January 11, 2017
Usually, people are upset about what's done in the Capitol -- not what's hanging in it. That all changed at the end of last week, when House Democrats and Republicans almost came to blows over a controversial piece of student art on the wall. "The U.S. Capitol represents many things to different people," Rep. Duncan Hunter (R-Calif.) argued, "but one thing it's not is a modern art museum." The piece in question is the work of an 18-year-old Missouri student with a bone to pick with police.
In what was meant to be a political statement on Ferguson, he painted a police officer as a pig pointing a gun at an African-American person. Not surprisingly, law enforcement groups everywhere are outraged. Andy Maybo, president of The Fraternal Order of Police District of Columbia Lodge #1 said, "This piece of art, which depicts officers as pigs, is both offensive and disgusting. During a time in our society when tensions are so high that someone can be offended by a single word, this painting does nothing but attack law enforcement to its core. The fact that a member of Congress would advocate and praise such a painting is reprehensible. We, in law enforcement, regardless of the police department we work for, are held to higher standards that certain Members of Congress now have made a mockery of."
Rep. Hunter agreed, and on Friday, he took the picture off the wall and walked it straight to the office of Congressman Lacy Clay (D-Mo.), whose district sponsored it. Within hours, the painting was back. But not for long. The tug-of-war continued as Reps. Doug Lamborn (R-Colo.), Brian Babin (R-Texas), and Dana Rohrabaceher took turns taking the artwork down. "It doesn't belong in the U.S. Capitol," Hunter told reporters. "It's that simple. It violates the rules of the art competition. You cannot have offensive things in the competition and this does." His Missouri colleague disagrees -- so much so that he's threatened to have Hunter arrested.
Good luck, the Iraqi veteran said. "The Capitol Police aren't going to arrest me for taking down a picture that portrays them as pigs." Especially not now, as the rash of police killings continues to rock a country more deeply divided on race than before President Obama. According to the National Law Enforcement Memorial Fund, more police officers were shot by civilians in 2016 than the last five years. And the nightmare continued this week, as Master Sgt. Debra Clayton was gunned down in the line of duty in Orlando. Like many of the victims, she was an African American who paid the ultimate price for wearing the badge that too many now despise. As Rep. Hunter tried to remind people:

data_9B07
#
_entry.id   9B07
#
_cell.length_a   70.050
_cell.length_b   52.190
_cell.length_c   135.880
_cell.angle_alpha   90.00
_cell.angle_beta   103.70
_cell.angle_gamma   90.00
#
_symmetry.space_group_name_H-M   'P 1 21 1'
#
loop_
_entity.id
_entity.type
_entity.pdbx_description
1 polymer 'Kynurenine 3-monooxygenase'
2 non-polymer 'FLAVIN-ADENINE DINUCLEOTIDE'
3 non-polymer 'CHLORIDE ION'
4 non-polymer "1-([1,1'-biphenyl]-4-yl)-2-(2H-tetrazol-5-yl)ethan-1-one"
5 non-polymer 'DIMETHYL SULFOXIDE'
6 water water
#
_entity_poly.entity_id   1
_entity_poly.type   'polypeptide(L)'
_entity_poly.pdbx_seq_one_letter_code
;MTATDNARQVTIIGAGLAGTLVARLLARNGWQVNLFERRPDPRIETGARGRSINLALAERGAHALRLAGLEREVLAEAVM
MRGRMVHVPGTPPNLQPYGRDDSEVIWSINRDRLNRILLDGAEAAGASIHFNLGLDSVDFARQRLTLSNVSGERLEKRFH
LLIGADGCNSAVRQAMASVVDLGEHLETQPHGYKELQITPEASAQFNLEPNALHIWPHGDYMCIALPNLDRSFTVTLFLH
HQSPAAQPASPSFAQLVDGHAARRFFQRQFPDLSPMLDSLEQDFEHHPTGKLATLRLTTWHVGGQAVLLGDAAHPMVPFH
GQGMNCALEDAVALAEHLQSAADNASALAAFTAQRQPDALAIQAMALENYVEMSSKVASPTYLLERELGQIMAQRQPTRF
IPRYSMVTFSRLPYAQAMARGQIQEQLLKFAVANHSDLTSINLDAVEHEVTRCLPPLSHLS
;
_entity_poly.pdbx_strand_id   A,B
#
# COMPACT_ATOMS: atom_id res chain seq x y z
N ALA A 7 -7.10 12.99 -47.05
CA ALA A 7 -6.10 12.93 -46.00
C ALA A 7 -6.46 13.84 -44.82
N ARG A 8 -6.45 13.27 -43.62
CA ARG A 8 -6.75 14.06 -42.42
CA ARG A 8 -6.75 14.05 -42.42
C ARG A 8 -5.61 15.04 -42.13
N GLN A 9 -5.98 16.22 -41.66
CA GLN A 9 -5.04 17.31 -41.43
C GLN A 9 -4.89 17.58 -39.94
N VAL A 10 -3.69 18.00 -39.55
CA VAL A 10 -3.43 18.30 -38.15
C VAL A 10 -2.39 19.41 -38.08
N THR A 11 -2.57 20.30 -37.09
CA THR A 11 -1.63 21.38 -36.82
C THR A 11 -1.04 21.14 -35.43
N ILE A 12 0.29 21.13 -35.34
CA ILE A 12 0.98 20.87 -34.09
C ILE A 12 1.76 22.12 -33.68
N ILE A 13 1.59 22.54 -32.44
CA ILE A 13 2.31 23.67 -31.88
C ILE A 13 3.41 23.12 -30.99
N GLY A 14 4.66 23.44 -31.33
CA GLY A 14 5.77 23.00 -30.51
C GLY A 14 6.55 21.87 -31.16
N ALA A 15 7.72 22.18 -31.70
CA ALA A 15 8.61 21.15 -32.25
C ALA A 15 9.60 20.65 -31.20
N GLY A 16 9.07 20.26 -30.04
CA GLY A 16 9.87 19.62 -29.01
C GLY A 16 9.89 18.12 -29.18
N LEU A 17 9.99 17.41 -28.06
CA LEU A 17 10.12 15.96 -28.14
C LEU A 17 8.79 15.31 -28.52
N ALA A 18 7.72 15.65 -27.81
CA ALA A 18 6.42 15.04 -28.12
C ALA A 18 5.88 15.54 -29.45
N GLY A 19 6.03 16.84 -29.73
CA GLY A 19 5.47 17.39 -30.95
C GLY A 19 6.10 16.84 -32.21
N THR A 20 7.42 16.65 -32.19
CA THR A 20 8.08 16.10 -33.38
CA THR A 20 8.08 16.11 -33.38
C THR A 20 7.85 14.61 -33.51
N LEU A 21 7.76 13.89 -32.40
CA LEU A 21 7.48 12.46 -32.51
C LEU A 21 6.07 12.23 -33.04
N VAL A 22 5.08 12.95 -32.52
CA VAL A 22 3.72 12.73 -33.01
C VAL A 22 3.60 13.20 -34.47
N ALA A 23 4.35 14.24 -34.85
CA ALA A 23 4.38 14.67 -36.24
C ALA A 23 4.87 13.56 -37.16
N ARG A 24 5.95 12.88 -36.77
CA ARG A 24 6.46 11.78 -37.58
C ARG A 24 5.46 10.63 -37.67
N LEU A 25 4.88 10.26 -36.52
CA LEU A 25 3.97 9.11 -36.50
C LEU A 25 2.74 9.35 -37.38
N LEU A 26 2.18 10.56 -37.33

"There is a thin blue line on which police officers stand in protection of us all. They deserve our respect and appreciation. And if ever there's a poor decision on the part of one or a few, it does not reflect the true character and commitment of an entire organization of men and women nationwide committed to protect and serve the public. There's nothing inclusive or healing when police officers are referred to as swine. Even if the painting is put back where it once hung, at least the message was sent to America's police departments and law enforcement that their service is valued."
As a former police officer, I understand risks of a job that requires you to interact with some of society's most violent and malevolent individuals. But the danger has grown exponentially as a result of the lawlessness we witnessed in the last eight years from the Obama administration combined with the incitement of hatred toward those who are tasked with upholding the laws of society. The personal toll on law enforcement officials and their families is unnecessarily driving good men and women from the ranks of law enforcement. Their families see the growing threat and want them to get out before they're the next target of the #BlackLivesMatter rage. And tragically, no one seems to be spared in this blind backlash. Black and Hispanic officers are being hunted down at a rate just as high -- if not higher -- than their white colleagues.
But the impact doesn't stop with the law enforcement community. The impact on law abiding citizens in many communities is staggering. For every criminal on a corner, there's a mom or a dad living in a crime-ridden neighborhood trying to protect their children while trying to inspire and equipping them to rise above their surroundings. #BlackLivesMatter is not just an attack on the police. It's an attack on justice in America. The rule of law is the key to keeping neighborhoods safe and giving all our children the hope of a future.
Tony Perkins' Washington Update is written with the aid of FRC senior writers.